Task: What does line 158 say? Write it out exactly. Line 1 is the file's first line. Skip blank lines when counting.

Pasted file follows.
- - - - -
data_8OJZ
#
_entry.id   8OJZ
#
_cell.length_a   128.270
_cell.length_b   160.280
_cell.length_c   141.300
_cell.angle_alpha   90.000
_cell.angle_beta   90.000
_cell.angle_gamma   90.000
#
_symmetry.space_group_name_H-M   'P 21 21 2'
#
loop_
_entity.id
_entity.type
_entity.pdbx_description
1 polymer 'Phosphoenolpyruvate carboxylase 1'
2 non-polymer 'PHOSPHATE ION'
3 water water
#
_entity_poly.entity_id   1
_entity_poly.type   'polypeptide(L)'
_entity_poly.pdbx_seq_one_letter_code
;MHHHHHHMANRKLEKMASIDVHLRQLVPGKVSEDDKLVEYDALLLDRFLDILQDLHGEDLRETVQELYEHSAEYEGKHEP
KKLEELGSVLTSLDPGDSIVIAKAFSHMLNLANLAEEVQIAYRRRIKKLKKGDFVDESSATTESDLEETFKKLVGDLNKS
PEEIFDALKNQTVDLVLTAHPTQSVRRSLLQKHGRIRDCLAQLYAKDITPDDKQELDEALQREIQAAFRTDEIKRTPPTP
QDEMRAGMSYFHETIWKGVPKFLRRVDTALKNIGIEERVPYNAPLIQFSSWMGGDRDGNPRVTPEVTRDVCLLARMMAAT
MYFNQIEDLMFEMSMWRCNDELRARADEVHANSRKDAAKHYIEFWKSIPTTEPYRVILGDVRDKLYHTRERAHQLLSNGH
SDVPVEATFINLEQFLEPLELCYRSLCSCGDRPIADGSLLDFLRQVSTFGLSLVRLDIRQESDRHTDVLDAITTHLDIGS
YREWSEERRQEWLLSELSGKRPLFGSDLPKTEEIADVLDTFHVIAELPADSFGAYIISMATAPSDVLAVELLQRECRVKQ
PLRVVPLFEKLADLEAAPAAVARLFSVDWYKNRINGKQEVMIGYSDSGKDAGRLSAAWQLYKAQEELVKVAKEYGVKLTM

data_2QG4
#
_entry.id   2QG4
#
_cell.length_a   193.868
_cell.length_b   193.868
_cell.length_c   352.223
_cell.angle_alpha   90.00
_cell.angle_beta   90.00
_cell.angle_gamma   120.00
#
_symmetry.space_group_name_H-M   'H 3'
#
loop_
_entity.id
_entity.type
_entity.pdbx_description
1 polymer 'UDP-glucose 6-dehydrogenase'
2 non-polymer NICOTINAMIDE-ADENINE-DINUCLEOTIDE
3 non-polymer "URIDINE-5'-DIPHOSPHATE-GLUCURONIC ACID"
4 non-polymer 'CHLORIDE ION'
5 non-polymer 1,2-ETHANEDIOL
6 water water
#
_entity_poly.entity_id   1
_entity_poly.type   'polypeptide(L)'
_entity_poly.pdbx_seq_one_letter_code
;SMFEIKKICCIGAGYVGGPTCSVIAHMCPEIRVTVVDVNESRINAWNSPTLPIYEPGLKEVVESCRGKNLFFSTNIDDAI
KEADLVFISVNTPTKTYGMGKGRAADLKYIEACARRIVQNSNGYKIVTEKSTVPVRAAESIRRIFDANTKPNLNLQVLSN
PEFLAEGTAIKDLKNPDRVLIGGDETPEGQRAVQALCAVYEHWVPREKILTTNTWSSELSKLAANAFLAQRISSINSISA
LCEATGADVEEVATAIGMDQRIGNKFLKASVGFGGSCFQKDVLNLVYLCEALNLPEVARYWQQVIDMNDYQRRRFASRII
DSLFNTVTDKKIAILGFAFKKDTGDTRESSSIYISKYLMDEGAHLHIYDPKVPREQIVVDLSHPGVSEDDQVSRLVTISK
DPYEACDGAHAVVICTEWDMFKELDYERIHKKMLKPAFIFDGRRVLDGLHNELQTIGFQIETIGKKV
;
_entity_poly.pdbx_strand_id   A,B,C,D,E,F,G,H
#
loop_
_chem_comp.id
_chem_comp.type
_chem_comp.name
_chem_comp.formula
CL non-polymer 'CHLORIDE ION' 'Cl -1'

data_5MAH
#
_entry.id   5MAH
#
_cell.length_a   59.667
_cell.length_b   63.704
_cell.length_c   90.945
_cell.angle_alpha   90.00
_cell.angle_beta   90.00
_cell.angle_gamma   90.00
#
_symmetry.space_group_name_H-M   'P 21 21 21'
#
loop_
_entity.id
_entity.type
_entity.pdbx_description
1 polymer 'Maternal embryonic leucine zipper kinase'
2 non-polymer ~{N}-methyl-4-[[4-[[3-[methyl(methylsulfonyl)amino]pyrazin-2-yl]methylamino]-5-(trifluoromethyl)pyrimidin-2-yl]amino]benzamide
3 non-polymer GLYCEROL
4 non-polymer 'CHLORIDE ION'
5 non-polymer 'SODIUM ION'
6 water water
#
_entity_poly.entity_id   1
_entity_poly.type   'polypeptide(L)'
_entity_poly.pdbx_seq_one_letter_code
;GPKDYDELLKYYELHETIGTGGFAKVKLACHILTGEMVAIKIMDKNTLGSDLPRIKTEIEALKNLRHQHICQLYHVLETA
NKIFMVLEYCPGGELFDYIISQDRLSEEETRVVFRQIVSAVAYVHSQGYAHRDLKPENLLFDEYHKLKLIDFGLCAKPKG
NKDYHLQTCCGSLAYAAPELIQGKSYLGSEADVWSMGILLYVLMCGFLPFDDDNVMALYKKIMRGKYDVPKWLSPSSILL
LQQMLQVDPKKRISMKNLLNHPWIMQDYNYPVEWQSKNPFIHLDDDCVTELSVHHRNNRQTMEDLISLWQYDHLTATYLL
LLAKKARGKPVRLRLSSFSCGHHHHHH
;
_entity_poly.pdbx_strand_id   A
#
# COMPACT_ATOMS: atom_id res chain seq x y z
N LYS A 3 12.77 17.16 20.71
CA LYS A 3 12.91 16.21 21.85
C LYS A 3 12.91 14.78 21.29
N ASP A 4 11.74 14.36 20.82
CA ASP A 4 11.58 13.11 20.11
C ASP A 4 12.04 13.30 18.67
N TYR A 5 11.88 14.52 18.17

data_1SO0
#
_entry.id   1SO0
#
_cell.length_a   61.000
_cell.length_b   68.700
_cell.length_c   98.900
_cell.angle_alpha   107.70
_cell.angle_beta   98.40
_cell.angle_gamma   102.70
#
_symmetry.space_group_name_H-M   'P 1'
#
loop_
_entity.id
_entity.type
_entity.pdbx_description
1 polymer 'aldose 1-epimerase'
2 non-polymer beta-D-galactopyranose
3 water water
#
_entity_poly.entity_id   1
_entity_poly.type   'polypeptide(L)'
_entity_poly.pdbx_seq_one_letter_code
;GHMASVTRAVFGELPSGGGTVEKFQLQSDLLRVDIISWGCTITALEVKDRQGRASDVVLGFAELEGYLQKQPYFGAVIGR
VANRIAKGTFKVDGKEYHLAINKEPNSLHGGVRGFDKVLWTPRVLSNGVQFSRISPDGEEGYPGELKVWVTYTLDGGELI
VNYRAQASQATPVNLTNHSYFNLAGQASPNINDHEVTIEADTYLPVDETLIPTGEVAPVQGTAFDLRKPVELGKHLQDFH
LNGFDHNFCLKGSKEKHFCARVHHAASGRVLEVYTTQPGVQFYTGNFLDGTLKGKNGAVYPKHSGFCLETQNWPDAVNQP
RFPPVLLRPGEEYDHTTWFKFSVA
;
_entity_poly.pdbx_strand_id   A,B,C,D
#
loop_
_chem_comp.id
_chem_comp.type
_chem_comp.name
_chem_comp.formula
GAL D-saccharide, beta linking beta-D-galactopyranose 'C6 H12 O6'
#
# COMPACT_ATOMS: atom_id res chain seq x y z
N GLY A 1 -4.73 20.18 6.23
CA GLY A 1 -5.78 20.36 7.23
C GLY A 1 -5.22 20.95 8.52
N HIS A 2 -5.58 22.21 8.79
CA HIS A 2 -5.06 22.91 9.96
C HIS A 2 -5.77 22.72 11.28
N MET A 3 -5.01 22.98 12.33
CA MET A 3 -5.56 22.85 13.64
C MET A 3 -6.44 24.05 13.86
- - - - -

N GLY A 1 -4.73 20.18 6.23